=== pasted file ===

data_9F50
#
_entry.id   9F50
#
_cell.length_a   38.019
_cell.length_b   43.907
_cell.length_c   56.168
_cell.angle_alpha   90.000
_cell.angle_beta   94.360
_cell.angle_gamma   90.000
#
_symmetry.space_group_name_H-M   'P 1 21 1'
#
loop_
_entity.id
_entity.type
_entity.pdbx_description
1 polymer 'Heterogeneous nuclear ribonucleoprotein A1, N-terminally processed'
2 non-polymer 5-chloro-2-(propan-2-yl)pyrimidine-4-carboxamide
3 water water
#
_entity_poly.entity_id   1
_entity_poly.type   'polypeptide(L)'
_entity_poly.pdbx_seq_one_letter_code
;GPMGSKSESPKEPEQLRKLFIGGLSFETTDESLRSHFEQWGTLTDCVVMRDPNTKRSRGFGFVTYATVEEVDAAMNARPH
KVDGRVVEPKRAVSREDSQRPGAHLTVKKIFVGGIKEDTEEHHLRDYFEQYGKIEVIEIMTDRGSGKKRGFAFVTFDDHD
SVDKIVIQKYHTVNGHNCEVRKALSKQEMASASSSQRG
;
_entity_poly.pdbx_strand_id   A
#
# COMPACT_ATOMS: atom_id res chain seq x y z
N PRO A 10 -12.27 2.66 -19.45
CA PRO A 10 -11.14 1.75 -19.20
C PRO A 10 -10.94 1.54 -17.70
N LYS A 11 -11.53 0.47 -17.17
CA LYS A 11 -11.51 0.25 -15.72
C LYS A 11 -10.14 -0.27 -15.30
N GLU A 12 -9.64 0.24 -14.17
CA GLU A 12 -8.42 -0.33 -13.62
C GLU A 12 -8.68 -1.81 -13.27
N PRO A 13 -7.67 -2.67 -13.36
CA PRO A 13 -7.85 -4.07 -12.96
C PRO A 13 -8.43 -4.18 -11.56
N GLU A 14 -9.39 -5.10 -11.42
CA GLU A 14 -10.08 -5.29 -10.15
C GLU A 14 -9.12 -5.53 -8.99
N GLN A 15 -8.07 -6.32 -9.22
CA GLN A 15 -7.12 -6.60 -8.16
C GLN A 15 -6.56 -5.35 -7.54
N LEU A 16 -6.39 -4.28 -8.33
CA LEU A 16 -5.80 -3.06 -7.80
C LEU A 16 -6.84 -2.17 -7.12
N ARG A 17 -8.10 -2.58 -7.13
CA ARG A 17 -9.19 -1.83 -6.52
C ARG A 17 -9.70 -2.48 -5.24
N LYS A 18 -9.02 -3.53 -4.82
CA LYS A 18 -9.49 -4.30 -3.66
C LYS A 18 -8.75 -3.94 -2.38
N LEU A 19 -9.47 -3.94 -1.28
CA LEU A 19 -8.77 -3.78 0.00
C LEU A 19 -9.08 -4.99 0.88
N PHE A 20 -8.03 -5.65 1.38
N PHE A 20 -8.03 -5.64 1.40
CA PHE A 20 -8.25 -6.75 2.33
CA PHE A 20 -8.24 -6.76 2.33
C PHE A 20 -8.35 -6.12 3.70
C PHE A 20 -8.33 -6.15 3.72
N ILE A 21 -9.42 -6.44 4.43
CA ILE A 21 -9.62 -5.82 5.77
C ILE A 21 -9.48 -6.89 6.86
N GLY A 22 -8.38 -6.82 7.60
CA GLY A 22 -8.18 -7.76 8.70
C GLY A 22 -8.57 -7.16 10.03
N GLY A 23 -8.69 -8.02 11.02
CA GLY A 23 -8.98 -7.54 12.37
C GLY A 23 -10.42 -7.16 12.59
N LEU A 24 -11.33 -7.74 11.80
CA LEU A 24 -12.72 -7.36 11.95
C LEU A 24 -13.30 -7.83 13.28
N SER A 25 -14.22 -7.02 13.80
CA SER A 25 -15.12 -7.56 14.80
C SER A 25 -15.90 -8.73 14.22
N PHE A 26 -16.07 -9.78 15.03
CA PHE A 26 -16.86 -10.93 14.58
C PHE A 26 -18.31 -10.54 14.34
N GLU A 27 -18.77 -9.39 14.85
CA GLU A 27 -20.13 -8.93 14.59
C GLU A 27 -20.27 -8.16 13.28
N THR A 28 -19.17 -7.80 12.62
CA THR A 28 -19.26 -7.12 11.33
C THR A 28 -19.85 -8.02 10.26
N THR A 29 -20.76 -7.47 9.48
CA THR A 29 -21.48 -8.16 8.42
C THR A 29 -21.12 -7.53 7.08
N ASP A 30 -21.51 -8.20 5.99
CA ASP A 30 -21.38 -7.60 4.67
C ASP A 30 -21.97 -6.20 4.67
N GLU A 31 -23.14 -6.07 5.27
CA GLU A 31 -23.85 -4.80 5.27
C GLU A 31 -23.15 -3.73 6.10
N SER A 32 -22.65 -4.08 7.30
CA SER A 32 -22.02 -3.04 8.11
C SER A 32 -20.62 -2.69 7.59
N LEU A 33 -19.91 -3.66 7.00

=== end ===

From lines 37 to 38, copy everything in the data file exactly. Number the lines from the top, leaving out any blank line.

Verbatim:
C LYS A 11 -10.14 -0.27 -15.30
N GLU A 12 -9.64 0.24 -14.17